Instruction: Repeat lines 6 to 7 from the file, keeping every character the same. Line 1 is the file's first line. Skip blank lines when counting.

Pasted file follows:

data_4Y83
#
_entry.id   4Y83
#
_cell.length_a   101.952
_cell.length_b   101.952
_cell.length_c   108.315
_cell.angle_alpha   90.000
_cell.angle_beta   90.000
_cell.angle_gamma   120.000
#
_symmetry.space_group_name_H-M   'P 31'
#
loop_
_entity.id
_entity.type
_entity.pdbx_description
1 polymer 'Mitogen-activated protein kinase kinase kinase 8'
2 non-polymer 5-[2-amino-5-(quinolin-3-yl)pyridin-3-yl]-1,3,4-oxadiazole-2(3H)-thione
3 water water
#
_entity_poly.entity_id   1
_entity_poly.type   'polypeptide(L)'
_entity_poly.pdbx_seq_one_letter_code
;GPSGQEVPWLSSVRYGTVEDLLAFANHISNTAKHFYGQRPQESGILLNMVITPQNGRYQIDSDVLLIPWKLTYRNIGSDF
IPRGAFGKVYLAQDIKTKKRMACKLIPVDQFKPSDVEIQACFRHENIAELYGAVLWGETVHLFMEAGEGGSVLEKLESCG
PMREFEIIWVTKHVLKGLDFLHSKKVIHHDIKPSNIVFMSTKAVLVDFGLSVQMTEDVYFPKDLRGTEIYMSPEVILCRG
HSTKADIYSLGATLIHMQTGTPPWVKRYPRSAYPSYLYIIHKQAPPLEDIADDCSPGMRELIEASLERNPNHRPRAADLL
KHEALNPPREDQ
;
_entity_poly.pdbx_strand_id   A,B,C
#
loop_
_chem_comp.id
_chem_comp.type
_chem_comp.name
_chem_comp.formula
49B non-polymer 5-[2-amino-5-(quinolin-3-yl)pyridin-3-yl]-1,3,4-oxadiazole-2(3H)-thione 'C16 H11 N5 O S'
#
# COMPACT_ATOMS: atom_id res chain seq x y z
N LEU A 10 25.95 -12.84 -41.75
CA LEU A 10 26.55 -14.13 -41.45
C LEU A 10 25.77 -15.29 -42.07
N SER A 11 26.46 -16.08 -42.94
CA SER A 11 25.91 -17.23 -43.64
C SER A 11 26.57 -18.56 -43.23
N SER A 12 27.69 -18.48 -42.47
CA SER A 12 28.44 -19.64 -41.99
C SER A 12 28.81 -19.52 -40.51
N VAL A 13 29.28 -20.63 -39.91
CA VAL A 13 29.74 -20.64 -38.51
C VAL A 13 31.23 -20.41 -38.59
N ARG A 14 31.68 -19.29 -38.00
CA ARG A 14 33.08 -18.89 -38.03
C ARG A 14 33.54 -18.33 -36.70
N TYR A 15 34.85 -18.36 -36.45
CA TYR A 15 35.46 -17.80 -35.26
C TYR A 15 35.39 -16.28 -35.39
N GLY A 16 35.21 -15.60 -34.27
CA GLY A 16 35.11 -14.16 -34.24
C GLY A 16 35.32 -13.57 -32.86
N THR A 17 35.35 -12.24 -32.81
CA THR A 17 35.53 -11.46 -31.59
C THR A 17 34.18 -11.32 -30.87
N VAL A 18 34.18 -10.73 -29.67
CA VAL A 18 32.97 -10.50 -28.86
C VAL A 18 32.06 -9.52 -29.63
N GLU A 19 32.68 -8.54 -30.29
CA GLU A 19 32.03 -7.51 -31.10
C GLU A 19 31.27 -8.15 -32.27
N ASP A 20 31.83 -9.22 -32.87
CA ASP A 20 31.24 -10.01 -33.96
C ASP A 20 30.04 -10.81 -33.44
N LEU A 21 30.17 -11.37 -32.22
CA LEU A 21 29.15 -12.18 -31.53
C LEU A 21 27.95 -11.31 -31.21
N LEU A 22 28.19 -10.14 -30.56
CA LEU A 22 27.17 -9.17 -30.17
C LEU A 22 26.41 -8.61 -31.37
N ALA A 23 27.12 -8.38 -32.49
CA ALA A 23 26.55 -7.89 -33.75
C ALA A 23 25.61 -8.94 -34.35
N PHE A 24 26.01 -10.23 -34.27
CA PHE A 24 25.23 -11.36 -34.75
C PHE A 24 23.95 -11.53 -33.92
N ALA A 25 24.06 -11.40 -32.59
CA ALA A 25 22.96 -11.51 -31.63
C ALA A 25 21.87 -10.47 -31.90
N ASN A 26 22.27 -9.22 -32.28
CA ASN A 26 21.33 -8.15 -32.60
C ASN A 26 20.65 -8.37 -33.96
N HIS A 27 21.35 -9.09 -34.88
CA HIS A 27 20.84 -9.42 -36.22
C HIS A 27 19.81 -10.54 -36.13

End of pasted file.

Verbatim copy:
_cell.length_b   101.952
_cell.length_c   108.315